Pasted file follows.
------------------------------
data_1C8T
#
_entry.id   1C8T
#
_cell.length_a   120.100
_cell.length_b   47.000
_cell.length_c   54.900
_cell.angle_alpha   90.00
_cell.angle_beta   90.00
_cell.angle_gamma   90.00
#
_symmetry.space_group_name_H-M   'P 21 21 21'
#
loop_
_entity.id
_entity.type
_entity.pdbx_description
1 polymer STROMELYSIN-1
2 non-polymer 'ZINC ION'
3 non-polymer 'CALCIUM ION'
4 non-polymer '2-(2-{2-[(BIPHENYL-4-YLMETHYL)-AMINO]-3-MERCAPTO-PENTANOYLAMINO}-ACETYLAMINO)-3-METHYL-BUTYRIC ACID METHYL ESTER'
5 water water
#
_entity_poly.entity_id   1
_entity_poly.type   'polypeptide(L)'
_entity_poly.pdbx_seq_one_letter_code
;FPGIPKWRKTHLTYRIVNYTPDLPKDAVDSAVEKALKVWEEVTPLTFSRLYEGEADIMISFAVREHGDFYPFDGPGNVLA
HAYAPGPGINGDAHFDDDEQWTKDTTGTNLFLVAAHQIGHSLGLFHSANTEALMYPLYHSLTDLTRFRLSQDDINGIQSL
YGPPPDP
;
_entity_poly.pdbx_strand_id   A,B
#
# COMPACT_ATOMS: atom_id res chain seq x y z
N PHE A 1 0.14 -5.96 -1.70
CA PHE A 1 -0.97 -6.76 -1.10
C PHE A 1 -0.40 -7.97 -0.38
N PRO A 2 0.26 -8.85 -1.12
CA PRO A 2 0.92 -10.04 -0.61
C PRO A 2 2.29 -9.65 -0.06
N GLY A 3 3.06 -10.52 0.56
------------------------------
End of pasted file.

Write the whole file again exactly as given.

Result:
data_1C8T
#
_entry.id   1C8T
#
_cell.length_a   120.100
_cell.length_b   47.000
_cell.length_c   54.900
_cell.angle_alpha   90.00
_cell.angle_beta   90.00
_cell.angle_gamma   90.00
#
_symmetry.space_group_name_H-M   'P 21 21 21'
#
loop_
_entity.id
_entity.type
_entity.pdbx_description
1 polymer STROMELYSIN-1
2 non-polymer 'ZINC ION'
3 non-polymer 'CALCIUM ION'
4 non-polymer '2-(2-{2-[(BIPHENYL-4-YLMETHYL)-AMINO]-3-MERCAPTO-PENTANOYLAMINO}-ACETYLAMINO)-3-METHYL-BUTYRIC ACID METHYL ESTER'
5 water water
#
_entity_poly.entity_id   1
_entity_poly.type   'polypeptide(L)'
_entity_poly.pdbx_seq_one_letter_code
;FPGIPKWRKTHLTYRIVNYTPDLPKDAVDSAVEKALKVWEEVTPLTFSRLYEGEADIMISFAVREHGDFYPFDGPGNVLA
HAYAPGPGINGDAHFDDDEQWTKDTTGTNLFLVAAHQIGHSLGLFHSANTEALMYPLYHSLTDLTRFRLSQDDINGIQSL
YGPPPDP
;
_entity_poly.pdbx_strand_id   A,B
#
# COMPACT_ATOMS: atom_id res chain seq x y z
N PHE A 1 0.14 -5.96 -1.70
CA PHE A 1 -0.97 -6.76 -1.10
C PHE A 1 -0.40 -7.97 -0.38
N PRO A 2 0.26 -8.85 -1.12
CA PRO A 2 0.92 -10.04 -0.61
C PRO A 2 2.29 -9.65 -0.06
N GLY A 3 3.06 -10.52 0.56